"There are risks and costs to a program of action. But they are far less
than the long-range risks and costs of comfortable inaction."--John F.
With apologies to the film trilogy (Back to the Future), the mortgage industry must take a step back in time to apply some lessons from the past to our strategies for the future. The year 2007 will undoubtedly be remembered as one of the worst years ever for the mortgage lending industry. The bust follows an unprecedented real estate boom fueled by easy credit, speculative fervor and, in some cases, overwhelming criminal activity.
Booms and busts are part of the natural cycle in a capitalistic system, and there are always winners and losers. What is important to remember, however, is that the recent mortgage meltdown is far more than a one-dimensional problem. As such, it will take a three-dimensional approach to effectively shape the future.
We must go back to basics in terms of lending decisions based on actual borrower income and assets, while at the same time taking into account myriad new fraud schemes. Those are the first two dimensions. The third is represented by new technology and analytics designed to help prevent a repeat of the current crisis.
We must begin by grappling with questions such as: What led to the mortgage meltdown? What lessons can be learned from what happened? How can risk be managed going forward? And what types of mortgage fraud will evolve if the industry chooses to rest in "comfortable inaction"?
How did we get here?
There have been countless congressional hearings and inquiries to ask what went wrong and who's to blame. Depending on who is pointing the finger, the fault lies with the mortgage brokers, the real estate agents, the borrowers, the lenders, the closing agents, the rating agencies and/or Wall Street investors.
Who is to blame is much less important than the end result--which is more restrictive rules, regulations and laws, and new dangers for lenders that err in a more controlled lending landscape. While the predatory-lending implications of the present crisis are well-documented, the contribution of mortgage fraud to the meltdown is not.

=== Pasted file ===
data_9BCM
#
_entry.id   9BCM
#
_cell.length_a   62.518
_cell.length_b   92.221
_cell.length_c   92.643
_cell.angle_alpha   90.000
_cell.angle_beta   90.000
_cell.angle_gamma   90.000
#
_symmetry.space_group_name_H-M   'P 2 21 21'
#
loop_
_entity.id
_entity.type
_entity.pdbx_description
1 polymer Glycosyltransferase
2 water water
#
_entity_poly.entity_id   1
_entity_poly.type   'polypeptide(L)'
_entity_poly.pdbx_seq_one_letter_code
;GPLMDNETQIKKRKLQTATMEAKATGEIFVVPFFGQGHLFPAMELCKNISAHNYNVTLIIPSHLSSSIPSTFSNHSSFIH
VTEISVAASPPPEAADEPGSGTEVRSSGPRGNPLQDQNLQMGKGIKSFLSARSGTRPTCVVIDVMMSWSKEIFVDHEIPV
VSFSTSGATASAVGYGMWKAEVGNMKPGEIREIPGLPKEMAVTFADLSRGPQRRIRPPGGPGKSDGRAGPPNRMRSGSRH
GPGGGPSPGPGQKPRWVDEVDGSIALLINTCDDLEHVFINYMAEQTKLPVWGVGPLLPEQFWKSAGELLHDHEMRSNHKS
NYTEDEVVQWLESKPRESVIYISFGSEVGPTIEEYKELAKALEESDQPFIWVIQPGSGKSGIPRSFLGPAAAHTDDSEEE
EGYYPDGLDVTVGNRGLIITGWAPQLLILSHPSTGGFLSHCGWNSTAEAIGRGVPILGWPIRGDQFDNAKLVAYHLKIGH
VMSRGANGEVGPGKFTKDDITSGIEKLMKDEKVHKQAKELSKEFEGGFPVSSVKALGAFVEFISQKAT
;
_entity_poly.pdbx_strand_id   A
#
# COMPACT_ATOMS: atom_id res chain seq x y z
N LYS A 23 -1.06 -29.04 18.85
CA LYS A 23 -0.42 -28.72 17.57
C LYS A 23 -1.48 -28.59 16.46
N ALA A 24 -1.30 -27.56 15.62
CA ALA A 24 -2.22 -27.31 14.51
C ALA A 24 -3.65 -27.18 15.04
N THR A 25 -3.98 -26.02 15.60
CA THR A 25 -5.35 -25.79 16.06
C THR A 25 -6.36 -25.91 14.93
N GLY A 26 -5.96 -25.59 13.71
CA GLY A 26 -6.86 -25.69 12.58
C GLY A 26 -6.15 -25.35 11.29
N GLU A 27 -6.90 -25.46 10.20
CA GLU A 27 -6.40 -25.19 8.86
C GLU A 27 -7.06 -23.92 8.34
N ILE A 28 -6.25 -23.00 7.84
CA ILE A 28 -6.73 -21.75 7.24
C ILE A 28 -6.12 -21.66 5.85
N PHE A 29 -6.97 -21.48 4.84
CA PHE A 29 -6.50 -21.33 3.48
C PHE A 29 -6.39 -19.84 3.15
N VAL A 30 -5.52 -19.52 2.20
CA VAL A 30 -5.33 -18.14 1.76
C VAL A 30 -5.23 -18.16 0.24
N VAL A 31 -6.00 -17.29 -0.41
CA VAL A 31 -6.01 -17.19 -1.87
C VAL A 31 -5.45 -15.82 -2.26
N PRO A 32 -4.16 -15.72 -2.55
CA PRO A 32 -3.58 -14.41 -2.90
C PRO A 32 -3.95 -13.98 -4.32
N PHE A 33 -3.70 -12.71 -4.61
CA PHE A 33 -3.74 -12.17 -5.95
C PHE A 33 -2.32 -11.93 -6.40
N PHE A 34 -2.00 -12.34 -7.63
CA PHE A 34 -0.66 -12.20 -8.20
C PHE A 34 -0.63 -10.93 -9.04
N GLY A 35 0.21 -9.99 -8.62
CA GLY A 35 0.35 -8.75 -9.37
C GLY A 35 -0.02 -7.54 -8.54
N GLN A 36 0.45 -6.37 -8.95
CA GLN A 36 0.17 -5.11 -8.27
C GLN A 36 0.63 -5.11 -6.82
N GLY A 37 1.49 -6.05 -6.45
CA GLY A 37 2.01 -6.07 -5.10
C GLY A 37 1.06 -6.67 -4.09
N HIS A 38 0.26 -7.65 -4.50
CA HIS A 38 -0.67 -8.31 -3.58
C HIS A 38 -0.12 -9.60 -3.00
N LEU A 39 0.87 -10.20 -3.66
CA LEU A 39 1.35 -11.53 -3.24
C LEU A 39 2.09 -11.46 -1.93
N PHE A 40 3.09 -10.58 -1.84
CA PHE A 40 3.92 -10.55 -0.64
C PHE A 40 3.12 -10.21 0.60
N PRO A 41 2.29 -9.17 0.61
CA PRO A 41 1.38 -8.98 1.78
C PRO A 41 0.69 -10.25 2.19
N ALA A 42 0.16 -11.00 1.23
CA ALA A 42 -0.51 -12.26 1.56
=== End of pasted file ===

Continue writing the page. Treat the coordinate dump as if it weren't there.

A refresher: Fraudulent appraisals can artificially inflate property values by skewing commercial appraisal databases and tax rolls if inflated values are recorded as bona fide values. Artificially inflated values can:
* tempt professional investors and wannabes to catch the gravy train, creating investor frenzy;
* turn homeowners into overleveraged and dangerously naive investors;
* encourage speculation; and
* create a sense of desperation in borrowers who are afraid homeownership will elude them if they wait and prices go through the stratosphere.
Desperate borrowers--and the brokers, Realtors[R] and originators who serve them--are tempted to do whatever it takes to close the loan, including fabricating income and employment, and understating liabilities (e.g., fraud for housing).
The traditional paradigm of fraud for housing assumed that borrowers who were just "stretching" a bit to qualify would be able to refinance their houses if they got into trouble. Or they'd be able to sell their houses for at least what was owed if they really got into trouble. Under this scenario, there was no harm and no foul, and it all worked so long as wages increased and property values appreciated according to plan.
But then real estate prices catapulted into the stratosphere.
Borrowers couldn't afford loans unless they were paying little or no principal at low introductory "teaser" interest rates. Borrowers (coached by knowledgeable industry professionals--Realtors, originators, etc.) began committing fraud for housing by lying about their incomes, and suddenly people who made less than $70,000 were able to get $500,000 mortgages by claiming to make $200,000 a year under stated-income loan programs. …